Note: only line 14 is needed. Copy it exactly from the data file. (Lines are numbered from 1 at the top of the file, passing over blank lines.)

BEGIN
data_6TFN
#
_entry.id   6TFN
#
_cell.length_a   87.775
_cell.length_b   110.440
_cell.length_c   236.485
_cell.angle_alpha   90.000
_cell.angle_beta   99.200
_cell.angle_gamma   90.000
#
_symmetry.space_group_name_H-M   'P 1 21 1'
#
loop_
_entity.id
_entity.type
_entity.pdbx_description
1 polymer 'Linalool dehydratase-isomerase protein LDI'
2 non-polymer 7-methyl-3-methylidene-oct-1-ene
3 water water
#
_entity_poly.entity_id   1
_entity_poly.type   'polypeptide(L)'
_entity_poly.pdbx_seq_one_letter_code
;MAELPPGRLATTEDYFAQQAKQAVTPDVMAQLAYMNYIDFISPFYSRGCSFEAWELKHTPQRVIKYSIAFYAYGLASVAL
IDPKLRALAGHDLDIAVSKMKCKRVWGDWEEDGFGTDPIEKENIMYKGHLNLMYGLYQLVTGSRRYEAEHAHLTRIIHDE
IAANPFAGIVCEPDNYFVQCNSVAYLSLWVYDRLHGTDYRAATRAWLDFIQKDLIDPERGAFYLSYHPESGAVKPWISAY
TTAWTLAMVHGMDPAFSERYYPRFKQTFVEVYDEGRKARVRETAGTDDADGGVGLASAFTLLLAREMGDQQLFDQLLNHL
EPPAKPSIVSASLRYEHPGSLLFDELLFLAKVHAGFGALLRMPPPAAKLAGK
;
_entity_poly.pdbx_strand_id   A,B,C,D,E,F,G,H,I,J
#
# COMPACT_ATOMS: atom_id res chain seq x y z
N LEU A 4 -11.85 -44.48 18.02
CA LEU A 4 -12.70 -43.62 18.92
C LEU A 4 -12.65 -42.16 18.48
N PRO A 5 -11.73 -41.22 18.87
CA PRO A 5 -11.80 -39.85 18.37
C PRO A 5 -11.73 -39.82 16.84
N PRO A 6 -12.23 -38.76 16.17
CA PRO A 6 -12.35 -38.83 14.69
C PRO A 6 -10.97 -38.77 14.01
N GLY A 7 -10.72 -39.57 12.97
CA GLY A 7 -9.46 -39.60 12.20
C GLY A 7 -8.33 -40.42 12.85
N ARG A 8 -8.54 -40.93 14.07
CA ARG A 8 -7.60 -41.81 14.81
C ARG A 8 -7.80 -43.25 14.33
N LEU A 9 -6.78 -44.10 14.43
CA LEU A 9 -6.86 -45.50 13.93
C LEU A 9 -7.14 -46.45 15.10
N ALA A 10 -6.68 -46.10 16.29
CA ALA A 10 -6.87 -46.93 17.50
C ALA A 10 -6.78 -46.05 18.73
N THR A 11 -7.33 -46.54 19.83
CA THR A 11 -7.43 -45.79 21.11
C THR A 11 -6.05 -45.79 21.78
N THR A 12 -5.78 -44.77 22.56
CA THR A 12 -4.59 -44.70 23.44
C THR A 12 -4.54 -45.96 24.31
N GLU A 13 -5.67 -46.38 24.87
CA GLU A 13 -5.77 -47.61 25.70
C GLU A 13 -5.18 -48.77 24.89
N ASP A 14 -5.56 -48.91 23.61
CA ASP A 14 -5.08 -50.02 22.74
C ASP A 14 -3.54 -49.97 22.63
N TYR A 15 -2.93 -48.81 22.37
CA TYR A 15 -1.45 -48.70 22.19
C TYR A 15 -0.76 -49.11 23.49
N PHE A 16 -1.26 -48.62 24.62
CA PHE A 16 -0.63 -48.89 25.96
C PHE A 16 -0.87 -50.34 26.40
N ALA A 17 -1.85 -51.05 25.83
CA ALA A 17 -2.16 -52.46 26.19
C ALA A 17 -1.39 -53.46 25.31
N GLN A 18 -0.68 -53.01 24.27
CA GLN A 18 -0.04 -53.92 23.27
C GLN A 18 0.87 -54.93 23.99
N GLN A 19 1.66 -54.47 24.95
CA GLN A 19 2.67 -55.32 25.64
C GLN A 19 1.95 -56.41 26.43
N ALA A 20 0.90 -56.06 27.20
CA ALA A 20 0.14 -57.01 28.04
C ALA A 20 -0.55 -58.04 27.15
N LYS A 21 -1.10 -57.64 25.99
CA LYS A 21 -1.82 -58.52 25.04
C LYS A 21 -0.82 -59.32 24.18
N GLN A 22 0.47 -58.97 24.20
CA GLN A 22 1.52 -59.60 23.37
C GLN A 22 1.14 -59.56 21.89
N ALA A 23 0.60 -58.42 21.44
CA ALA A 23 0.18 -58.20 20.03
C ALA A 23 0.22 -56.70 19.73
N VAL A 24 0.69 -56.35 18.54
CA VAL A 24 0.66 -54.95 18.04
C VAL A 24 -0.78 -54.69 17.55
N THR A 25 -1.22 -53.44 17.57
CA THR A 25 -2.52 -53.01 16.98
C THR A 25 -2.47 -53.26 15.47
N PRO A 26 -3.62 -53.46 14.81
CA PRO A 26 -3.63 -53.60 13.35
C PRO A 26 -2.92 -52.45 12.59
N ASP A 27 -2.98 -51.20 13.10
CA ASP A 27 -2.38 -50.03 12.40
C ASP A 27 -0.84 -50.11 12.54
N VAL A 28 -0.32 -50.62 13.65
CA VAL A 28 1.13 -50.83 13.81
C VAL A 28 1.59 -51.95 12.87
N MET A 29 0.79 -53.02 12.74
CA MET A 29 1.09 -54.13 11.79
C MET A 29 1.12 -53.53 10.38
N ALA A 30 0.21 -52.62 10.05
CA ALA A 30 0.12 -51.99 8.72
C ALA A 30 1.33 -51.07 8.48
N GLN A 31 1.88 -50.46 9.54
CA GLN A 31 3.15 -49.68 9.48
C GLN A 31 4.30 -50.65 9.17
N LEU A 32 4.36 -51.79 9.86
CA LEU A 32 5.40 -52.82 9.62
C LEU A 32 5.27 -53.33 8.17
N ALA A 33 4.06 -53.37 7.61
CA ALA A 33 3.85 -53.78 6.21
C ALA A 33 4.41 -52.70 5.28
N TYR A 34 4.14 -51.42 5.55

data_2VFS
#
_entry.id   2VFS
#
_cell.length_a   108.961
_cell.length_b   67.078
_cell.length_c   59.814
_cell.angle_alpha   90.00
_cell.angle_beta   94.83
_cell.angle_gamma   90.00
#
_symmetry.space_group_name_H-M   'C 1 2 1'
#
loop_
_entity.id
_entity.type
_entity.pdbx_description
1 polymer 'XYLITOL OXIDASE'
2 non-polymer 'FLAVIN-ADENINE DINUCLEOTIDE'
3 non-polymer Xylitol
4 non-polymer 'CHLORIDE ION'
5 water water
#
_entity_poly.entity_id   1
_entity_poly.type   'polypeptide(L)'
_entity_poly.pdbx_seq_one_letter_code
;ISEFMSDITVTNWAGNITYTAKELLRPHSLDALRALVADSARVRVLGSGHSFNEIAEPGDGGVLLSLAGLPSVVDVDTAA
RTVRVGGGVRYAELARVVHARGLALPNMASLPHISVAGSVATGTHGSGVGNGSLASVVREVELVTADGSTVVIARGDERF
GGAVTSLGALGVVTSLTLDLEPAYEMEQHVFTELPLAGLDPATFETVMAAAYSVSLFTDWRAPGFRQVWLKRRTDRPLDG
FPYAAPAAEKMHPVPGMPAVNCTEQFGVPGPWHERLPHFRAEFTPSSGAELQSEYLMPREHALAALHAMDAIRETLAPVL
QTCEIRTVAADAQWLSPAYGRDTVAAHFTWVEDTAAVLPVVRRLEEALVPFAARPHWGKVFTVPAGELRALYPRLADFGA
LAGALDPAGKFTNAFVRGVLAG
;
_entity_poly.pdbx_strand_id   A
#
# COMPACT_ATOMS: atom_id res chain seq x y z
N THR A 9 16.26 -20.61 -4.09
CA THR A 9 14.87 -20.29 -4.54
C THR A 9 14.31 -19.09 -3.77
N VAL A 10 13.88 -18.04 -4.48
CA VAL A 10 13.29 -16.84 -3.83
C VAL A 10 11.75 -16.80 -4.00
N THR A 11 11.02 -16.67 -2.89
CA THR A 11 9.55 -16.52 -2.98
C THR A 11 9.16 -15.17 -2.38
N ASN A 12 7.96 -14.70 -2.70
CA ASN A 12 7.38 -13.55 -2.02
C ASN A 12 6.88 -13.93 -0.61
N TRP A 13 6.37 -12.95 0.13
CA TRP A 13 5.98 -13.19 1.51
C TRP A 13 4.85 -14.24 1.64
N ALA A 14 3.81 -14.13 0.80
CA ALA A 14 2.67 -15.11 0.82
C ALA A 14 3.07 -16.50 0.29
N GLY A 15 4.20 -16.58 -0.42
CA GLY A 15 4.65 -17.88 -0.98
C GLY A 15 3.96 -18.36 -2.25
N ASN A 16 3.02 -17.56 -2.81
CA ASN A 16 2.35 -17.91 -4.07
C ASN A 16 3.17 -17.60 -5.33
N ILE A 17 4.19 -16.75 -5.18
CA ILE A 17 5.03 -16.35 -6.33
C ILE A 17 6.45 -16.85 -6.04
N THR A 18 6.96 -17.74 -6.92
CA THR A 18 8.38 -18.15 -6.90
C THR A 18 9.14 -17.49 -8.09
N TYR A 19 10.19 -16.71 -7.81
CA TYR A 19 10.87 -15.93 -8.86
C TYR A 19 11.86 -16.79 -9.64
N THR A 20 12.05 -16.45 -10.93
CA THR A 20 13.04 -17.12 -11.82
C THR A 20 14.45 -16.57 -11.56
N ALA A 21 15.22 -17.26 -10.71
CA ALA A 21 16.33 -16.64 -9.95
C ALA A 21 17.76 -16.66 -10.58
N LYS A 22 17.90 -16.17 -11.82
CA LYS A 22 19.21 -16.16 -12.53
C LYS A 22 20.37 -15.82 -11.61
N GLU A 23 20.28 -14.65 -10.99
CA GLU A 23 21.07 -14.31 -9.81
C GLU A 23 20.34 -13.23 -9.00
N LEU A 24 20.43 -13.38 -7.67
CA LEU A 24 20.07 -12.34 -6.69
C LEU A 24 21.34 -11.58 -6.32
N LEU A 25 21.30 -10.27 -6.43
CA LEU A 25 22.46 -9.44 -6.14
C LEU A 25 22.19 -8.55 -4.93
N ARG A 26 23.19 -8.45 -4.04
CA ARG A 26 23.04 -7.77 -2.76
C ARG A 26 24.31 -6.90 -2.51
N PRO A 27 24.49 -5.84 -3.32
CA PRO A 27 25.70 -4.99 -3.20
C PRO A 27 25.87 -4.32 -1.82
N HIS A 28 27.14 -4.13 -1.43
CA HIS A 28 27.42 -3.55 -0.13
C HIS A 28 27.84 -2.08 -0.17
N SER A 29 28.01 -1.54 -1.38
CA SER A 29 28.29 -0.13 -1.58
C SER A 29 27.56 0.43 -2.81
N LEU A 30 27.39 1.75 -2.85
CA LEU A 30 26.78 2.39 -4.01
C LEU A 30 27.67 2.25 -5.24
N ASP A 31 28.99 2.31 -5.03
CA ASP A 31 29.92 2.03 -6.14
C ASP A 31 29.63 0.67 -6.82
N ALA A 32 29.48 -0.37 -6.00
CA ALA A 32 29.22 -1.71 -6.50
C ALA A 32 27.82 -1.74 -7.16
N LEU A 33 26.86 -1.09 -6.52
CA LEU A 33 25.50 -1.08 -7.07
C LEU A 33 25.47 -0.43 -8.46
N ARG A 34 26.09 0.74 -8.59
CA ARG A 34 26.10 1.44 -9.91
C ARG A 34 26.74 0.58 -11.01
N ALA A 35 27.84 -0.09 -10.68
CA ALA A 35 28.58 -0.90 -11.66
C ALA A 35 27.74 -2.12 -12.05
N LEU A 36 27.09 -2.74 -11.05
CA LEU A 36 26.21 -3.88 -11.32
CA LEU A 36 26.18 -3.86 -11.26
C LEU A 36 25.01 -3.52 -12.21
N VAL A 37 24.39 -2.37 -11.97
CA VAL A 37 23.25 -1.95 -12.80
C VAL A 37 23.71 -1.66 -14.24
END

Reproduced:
loop_